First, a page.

During composting of livestock manure, transformations of organic matter result in gaseous emissions, which can harm the environment. Two experiments were done in enclosures to measure the fluxes of NH3, N2O, CO2, CH4 and H2O emitted by 8 heaps of compost representing the range of biodegradability of nitrogen and carbon in the livestock manure. The heaps were monitored for the first 2 months, corresponding to the thermophilic phase during which nearly all-mass losses occur. Four parameters describe the NH3 emission kinetics and the main influential factors were noted: (1) the response time to reach maximum intensity is affected mainly by the initial micro-flora; (2) the amplitude depends mainly on C biodegradability and also on micro-flora; (3) the emission duration depends mainly on N biodegradability; and (4) the cumulative emission, which varied from 16.5 to 48.9% of the nitrogen initially present in the heap, depends both on C and N biodegradability. A predictive model for NH3 and CO2 emissions for the thermophilic phase of the composting of livestock manure is proposed. The variability in cumulative emissions of CO2 and of NH3 is well explained by the contents of soluble elements and hemicellulose in the dry matter (Van Soest fractioning), and soluble nitrogen (12 h extraction at 4 °C in water). In our conditions of favourable aeration and humidity, N2O and CH4 emissions were low. The role of the biodegradable carbon in reducing NH3 emission is highlighted.
Keywords: Ammonia; Carbon dioxide; Greenhouse gases; Compost; Animal manure;
On-road remote sensing of diesel vehicle emissions measurement and emission factors estimation in Hong Kong by T.L. Chan; Z. Ning (6843-6856).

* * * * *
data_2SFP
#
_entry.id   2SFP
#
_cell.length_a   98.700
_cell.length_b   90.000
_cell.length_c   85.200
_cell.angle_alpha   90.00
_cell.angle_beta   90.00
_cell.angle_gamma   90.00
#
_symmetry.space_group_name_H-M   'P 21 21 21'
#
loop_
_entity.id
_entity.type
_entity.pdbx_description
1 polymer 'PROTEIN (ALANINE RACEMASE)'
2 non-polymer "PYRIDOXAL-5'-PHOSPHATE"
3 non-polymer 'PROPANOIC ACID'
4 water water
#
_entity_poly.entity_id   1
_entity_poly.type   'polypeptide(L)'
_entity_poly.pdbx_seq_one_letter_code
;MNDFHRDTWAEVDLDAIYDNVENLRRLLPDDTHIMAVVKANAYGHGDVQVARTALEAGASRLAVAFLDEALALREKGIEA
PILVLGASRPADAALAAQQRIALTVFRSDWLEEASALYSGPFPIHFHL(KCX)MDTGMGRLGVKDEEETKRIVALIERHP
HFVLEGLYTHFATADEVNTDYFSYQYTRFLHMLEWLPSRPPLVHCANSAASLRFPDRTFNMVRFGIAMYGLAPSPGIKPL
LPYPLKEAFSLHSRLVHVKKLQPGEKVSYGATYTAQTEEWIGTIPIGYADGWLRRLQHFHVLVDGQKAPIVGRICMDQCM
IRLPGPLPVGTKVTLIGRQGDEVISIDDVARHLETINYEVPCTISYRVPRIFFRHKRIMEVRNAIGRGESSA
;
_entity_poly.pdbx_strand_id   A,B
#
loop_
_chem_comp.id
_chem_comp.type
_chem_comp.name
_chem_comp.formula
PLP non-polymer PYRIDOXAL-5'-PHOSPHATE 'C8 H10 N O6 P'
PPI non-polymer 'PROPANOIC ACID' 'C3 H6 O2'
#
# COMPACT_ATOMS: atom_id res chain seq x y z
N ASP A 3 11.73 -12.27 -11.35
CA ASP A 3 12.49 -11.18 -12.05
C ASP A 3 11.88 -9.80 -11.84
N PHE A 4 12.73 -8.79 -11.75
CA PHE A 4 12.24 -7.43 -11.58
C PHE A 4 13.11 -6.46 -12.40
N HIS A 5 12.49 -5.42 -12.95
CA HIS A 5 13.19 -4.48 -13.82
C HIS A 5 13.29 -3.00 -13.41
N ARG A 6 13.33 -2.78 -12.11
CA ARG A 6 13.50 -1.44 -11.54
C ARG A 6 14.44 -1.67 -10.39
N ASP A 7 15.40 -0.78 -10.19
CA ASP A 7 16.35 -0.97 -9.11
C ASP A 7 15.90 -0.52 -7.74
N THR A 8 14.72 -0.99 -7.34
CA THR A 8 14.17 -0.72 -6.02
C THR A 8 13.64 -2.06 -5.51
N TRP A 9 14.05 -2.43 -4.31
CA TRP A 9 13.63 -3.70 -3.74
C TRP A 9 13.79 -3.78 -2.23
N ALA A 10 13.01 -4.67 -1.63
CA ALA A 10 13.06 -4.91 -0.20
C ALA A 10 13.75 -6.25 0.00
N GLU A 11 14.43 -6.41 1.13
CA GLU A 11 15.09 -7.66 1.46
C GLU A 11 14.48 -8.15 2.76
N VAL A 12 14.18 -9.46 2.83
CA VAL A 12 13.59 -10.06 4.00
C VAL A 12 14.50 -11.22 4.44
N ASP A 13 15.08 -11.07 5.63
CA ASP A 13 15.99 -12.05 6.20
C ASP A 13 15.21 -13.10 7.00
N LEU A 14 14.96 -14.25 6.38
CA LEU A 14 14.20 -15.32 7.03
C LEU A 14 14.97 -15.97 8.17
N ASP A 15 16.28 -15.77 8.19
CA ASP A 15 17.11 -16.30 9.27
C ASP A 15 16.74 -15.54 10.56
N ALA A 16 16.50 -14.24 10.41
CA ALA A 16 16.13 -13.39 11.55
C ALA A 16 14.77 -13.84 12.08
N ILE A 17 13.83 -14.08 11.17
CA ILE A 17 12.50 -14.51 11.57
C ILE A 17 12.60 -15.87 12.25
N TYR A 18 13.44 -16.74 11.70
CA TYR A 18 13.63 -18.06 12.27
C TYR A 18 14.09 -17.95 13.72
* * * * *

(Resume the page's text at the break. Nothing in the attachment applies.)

In the present study, the real world on-road diesel vehicle emissions of carbon monoxide (CO), hydrocarbons (HC) and nitric oxide (NO) were investigated at nine sites in Hong Kong. A regression analysis approach based on the measured vehicle emission data was used to estimate the on-road diesel vehicle emission factors of CO, HC and NO with respect to the effects of instantaneous vehicle speed and acceleration/deceleration profiles for local urban driving patterns. The results show that the diesel vehicle model years, engine sizes, vehicle types and driving patterns have a strong correlation with their emission factors. A comparison was made between the average diesel and petrol vehicle emissions factors in Hong Kong. The deviation of the average emission factors of aggregate diesel vehicles reflects the variability of local road condition, vehicle traffic fleet and volume, driving pattern, fuel composition and ambient condition etc. Finally, a unique database of the correlation of diesel vehicle emission factors (i.e., g km−1 and g l−1) on different model years and vehicle types for urban driving patterns in Hong Kong was established.